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I have a large infrastructure that is written in Python 2.6, and I recently took a stab at porting to 3.1 (was much smoother than I expected) despite the lack of backwards compatibility.

I eventually want to integrate some of this Python code with a lot of Java based code that we have, and was thinking about giving Jython a try. However, from looking at the Jython tutorials, all the examples are in 2.6 syntax (e.g., print is not yet a function).

Does/will Jython support Python 3.x syntax at present or in the near future? Or should I roll back to 2.6 if I want to eventually use Jython?

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3 Answers

up vote 5 down vote accepted

Jython will not support Python 3.x in the near future. For your code, I recommend to keep it in 2.x form, such that 3.x support becomes available by merely running 2to3 (i.e. with no further source changes). IOW, port to 3.x in a way so that the code remains compatible with 2.x.

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Thank you. Most of my difficulties were with the print statement (of all things), so maybe I will create some bridge method that I can change in the future as I migrate between versions. Is Python 3 that different that Jython compatibility would be difficult? –  Uri Oct 14 '09 at 14:10
    
In Python 2.6 you can do from future import print_function. However I don't know when/if Jython plans to support that. –  Lennart Regebro Oct 14 '09 at 14:16
    
@Uri: don't worry about the print function. This is exactly what 2to3 was designed to support, so if you have manually adjusted it, you have wasted your time :-( As for Jython: yes, implementing Python 3 will be quite some effort. I'm sure it will happen eventually, but you were asking for the near future (e.g. whether anything is in the works). –  Martin v. Löwis Oct 14 '09 at 14:19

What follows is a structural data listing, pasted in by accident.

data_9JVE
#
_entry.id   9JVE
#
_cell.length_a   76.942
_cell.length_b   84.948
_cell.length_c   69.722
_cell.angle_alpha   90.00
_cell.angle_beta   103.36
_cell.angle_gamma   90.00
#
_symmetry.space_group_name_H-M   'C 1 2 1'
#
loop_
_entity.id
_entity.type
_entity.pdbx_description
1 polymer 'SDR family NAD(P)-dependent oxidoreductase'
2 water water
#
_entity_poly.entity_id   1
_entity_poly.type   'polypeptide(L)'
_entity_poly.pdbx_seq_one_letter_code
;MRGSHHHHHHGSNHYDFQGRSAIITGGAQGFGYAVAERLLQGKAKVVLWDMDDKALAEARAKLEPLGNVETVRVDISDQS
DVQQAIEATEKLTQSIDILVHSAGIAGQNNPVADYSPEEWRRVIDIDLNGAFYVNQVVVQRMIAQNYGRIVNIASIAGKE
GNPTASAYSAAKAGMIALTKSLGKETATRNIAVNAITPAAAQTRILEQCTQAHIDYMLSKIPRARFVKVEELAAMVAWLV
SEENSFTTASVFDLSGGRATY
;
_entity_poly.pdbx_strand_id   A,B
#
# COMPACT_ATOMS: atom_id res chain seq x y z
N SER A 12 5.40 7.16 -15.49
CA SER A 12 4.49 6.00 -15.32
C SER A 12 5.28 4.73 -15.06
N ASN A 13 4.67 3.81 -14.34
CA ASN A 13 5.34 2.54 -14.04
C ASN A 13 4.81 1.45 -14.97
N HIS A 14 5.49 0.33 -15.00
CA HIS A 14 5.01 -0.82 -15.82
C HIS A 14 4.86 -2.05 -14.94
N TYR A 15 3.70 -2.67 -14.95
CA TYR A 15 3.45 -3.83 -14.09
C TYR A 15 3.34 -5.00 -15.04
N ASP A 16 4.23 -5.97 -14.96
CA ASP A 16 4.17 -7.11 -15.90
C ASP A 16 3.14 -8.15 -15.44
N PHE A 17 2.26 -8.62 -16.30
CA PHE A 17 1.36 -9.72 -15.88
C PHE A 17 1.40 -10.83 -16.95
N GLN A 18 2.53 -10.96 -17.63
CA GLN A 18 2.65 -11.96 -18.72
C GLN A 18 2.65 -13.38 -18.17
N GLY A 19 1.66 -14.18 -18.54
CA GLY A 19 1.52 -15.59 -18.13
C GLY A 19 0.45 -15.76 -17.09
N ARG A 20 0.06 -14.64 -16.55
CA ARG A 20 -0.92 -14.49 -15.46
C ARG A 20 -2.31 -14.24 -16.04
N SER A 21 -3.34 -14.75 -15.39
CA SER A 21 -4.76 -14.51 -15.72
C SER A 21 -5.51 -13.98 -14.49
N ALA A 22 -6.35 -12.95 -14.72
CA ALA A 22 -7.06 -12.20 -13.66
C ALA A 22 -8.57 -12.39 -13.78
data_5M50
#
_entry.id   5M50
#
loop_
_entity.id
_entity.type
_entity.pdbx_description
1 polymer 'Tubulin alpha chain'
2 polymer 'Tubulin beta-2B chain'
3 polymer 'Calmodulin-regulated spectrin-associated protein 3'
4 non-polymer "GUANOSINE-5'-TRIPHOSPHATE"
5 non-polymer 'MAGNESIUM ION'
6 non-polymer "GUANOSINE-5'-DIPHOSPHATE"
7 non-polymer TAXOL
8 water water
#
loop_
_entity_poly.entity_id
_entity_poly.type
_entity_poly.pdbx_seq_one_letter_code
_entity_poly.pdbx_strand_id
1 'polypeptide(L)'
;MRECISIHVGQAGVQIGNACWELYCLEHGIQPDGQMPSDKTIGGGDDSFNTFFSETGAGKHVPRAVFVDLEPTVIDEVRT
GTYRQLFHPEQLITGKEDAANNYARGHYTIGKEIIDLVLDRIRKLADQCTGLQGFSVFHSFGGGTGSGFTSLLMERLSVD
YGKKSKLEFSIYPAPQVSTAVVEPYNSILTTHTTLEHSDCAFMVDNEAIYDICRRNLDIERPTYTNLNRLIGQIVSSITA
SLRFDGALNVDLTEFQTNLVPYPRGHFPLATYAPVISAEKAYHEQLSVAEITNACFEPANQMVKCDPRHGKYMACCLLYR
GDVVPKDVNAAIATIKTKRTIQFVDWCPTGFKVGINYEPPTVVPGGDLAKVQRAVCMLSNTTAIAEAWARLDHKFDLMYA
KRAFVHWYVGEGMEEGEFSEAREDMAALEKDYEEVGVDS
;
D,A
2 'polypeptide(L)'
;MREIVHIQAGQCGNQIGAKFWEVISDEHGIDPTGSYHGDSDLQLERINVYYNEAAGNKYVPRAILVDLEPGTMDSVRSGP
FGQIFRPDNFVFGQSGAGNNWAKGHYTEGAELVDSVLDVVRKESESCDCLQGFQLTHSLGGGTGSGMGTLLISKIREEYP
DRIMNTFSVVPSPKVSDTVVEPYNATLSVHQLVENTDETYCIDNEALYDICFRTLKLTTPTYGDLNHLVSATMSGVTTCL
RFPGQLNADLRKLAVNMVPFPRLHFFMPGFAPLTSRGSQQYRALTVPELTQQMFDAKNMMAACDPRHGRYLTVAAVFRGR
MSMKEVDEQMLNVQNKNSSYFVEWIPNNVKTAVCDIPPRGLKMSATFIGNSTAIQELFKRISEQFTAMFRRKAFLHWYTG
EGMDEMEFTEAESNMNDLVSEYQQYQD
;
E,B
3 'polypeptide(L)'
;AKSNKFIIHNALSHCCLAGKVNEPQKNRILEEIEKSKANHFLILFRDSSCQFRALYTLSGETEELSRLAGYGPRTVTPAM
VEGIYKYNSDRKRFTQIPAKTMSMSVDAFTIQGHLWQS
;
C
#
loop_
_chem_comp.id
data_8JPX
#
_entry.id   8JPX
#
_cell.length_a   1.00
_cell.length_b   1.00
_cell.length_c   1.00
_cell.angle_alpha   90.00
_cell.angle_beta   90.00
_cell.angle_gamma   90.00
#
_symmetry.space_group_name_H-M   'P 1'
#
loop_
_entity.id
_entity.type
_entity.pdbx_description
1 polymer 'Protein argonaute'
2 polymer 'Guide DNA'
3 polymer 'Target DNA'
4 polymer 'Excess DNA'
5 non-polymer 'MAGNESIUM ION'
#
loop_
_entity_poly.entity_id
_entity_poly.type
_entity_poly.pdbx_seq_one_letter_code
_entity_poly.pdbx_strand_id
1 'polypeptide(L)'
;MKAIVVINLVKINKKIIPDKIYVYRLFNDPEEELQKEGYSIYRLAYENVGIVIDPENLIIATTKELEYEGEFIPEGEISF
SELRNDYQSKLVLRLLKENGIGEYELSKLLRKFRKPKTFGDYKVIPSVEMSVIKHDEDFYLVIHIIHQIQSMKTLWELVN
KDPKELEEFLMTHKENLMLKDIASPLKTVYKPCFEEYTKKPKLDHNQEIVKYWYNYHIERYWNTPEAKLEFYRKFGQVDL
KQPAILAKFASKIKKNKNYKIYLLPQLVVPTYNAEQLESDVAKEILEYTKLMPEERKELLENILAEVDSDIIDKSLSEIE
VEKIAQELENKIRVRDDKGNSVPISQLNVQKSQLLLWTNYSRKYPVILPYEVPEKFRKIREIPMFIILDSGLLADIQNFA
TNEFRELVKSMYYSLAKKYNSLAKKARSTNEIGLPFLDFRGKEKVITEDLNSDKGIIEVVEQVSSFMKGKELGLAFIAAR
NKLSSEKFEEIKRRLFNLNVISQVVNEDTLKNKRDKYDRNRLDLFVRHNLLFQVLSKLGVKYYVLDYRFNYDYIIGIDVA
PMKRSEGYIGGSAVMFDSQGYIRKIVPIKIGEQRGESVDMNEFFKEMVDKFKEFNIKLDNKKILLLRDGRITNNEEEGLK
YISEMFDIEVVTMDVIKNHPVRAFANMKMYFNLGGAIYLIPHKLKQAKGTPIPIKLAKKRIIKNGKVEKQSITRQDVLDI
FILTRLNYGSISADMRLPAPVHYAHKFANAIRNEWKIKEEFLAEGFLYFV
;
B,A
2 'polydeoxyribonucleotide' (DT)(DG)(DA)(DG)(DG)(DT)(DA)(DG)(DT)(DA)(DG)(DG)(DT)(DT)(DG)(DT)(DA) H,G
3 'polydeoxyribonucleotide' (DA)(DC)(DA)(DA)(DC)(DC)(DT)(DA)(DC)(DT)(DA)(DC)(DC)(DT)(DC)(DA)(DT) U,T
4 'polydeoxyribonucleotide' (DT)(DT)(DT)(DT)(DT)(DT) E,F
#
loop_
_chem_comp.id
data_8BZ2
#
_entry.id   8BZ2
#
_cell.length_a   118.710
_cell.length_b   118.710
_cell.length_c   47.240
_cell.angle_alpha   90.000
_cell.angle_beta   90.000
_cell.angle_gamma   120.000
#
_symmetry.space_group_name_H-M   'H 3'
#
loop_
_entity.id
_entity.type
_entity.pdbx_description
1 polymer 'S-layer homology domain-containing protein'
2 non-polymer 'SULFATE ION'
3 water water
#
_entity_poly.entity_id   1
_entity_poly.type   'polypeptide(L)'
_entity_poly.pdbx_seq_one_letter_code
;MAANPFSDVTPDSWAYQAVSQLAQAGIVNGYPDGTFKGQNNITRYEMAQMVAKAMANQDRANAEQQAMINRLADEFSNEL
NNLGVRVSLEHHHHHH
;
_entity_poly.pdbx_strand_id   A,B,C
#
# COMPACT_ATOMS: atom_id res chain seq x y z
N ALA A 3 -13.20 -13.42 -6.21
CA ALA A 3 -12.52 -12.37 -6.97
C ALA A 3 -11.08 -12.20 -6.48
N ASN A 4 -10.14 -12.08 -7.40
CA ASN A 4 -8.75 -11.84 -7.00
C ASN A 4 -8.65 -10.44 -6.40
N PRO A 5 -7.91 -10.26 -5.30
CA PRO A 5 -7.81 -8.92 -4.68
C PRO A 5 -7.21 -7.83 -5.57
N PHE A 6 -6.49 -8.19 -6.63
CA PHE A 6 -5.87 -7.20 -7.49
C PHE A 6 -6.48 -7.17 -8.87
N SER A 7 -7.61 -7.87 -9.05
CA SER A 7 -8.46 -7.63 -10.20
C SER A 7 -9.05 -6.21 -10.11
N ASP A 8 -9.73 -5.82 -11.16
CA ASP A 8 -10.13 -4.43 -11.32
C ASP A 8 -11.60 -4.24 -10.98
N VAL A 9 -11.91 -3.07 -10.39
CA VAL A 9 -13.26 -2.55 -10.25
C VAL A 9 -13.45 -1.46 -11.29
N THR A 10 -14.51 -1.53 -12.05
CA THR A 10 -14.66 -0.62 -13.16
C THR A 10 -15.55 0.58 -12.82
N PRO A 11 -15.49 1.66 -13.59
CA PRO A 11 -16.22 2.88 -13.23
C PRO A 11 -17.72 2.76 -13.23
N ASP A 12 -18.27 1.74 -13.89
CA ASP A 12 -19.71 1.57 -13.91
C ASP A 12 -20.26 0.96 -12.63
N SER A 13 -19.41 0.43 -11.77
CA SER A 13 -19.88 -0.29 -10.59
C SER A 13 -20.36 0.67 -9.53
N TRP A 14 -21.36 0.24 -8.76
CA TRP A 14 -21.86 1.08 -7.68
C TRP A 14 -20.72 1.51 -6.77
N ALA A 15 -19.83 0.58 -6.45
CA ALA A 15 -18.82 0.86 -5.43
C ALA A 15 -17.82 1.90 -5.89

@Martin: I appreciate it. I used the print transition to do some cleanups and add internal logging levels so it wasn't a waste. But there are minor things that I had to change. –  Uri Oct 14 '09 at 14:25
    
Using 3to2 (bitbucket.org/amentajo/lib3to2) is also a good option for supporting both versions. –  Ants Aasma Oct 14 '09 at 14:55
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I would expect that the developers will be working towards compatability with 3.0 at this point. Since they released 2.5 in june I'd hope for a 3.0 version no earlier than Jan.-Mar. 2010, but given their slow release cycle, it could be a while.

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With time 2.x will be surpassed by the new features of his 3.x. If you wish to programming in Python in the future then "the sooner = the better"

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